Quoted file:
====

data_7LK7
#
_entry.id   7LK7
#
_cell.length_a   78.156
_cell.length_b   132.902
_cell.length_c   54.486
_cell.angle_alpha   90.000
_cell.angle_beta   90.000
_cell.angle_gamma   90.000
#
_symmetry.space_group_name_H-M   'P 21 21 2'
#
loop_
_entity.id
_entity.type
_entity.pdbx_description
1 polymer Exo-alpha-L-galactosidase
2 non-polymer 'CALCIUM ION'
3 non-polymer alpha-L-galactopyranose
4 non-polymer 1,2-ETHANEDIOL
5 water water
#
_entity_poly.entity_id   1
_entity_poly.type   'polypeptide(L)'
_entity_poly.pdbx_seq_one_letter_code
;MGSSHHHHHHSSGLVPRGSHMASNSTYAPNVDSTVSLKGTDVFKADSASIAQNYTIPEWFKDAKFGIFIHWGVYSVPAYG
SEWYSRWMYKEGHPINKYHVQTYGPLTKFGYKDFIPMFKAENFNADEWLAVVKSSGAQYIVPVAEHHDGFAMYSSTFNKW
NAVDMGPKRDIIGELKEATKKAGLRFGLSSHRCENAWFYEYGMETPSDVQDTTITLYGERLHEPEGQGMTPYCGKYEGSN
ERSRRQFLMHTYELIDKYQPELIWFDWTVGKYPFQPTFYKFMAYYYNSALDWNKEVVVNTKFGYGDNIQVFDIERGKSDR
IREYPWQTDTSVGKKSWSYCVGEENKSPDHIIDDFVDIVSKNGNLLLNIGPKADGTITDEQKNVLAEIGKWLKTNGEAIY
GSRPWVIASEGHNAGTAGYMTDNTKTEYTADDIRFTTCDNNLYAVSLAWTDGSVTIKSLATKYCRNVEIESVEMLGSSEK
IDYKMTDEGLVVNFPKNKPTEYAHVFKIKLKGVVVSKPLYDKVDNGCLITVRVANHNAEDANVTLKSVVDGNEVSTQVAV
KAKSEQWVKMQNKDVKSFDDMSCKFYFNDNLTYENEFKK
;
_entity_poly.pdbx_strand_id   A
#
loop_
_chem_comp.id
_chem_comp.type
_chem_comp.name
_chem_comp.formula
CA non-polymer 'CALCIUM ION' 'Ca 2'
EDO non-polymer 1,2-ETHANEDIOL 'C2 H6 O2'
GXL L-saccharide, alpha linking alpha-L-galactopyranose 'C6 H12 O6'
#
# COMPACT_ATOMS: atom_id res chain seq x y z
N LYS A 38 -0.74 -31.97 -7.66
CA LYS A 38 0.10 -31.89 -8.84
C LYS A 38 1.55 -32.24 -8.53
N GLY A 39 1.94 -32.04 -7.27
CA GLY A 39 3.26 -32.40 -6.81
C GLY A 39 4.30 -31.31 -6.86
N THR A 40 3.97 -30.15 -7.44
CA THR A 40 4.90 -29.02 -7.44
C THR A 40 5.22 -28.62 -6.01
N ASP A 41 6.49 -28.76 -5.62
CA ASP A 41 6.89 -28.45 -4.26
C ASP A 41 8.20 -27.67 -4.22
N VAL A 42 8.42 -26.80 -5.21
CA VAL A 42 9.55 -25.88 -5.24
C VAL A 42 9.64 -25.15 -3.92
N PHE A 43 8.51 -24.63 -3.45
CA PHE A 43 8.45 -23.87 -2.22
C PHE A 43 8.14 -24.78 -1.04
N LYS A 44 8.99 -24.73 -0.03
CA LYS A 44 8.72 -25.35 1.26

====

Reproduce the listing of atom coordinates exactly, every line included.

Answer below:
data_7LK7
#
_entry.id   7LK7
#
_cell.length_a   78.156
_cell.length_b   132.902
_cell.length_c   54.486
_cell.angle_alpha   90.000
_cell.angle_beta   90.000
_cell.angle_gamma   90.000
#
_symmetry.space_group_name_H-M   'P 21 21 2'
#
loop_
_entity.id
_entity.type
_entity.pdbx_description
1 polymer Exo-alpha-L-galactosidase
2 non-polymer 'CALCIUM ION'
3 non-polymer alpha-L-galactopyranose
4 non-polymer 1,2-ETHANEDIOL
5 water water
#
_entity_poly.entity_id   1
_entity_poly.type   'polypeptide(L)'
_entity_poly.pdbx_seq_one_letter_code
;MGSSHHHHHHSSGLVPRGSHMASNSTYAPNVDSTVSLKGTDVFKADSASIAQNYTIPEWFKDAKFGIFIHWGVYSVPAYG
SEWYSRWMYKEGHPINKYHVQTYGPLTKFGYKDFIPMFKAENFNADEWLAVVKSSGAQYIVPVAEHHDGFAMYSSTFNKW
NAVDMGPKRDIIGELKEATKKAGLRFGLSSHRCENAWFYEYGMETPSDVQDTTITLYGERLHEPEGQGMTPYCGKYEGSN
ERSRRQFLMHTYELIDKYQPELIWFDWTVGKYPFQPTFYKFMAYYYNSALDWNKEVVVNTKFGYGDNIQVFDIERGKSDR
IREYPWQTDTSVGKKSWSYCVGEENKSPDHIIDDFVDIVSKNGNLLLNIGPKADGTITDEQKNVLAEIGKWLKTNGEAIY
GSRPWVIASEGHNAGTAGYMTDNTKTEYTADDIRFTTCDNNLYAVSLAWTDGSVTIKSLATKYCRNVEIESVEMLGSSEK
IDYKMTDEGLVVNFPKNKPTEYAHVFKIKLKGVVVSKPLYDKVDNGCLITVRVANHNAEDANVTLKSVVDGNEVSTQVAV
KAKSEQWVKMQNKDVKSFDDMSCKFYFNDNLTYENEFKK
;
_entity_poly.pdbx_strand_id   A
#
loop_
_chem_comp.id
_chem_comp.type
_chem_comp.name
_chem_comp.formula
CA non-polymer 'CALCIUM ION' 'Ca 2'
EDO non-polymer 1,2-ETHANEDIOL 'C2 H6 O2'
GXL L-saccharide, alpha linking alpha-L-galactopyranose 'C6 H12 O6'
#
# COMPACT_ATOMS: atom_id res chain seq x y z
N LYS A 38 -0.74 -31.97 -7.66
CA LYS A 38 0.10 -31.89 -8.84
C LYS A 38 1.55 -32.24 -8.53
N GLY A 39 1.94 -32.04 -7.27
CA GLY A 39 3.26 -32.40 -6.81
C GLY A 39 4.30 -31.31 -6.86
N THR A 40 3.97 -30.15 -7.44
CA THR A 40 4.90 -29.02 -7.44
C THR A 40 5.22 -28.62 -6.01
N ASP A 41 6.49 -28.76 -5.62
CA ASP A 41 6.89 -28.45 -4.26
C ASP A 41 8.20 -27.67 -4.22
N VAL A 42 8.42 -26.80 -5.21
CA VAL A 42 9.55 -25.88 -5.24
C VAL A 42 9.64 -25.15 -3.92
N PHE A 43 8.51 -24.63 -3.45
CA PHE A 43 8.45 -23.87 -2.22
C PHE A 43 8.14 -24.78 -1.04
N LYS A 44 8.99 -24.73 -0.03
CA LYS A 44 8.72 -25.35 1.26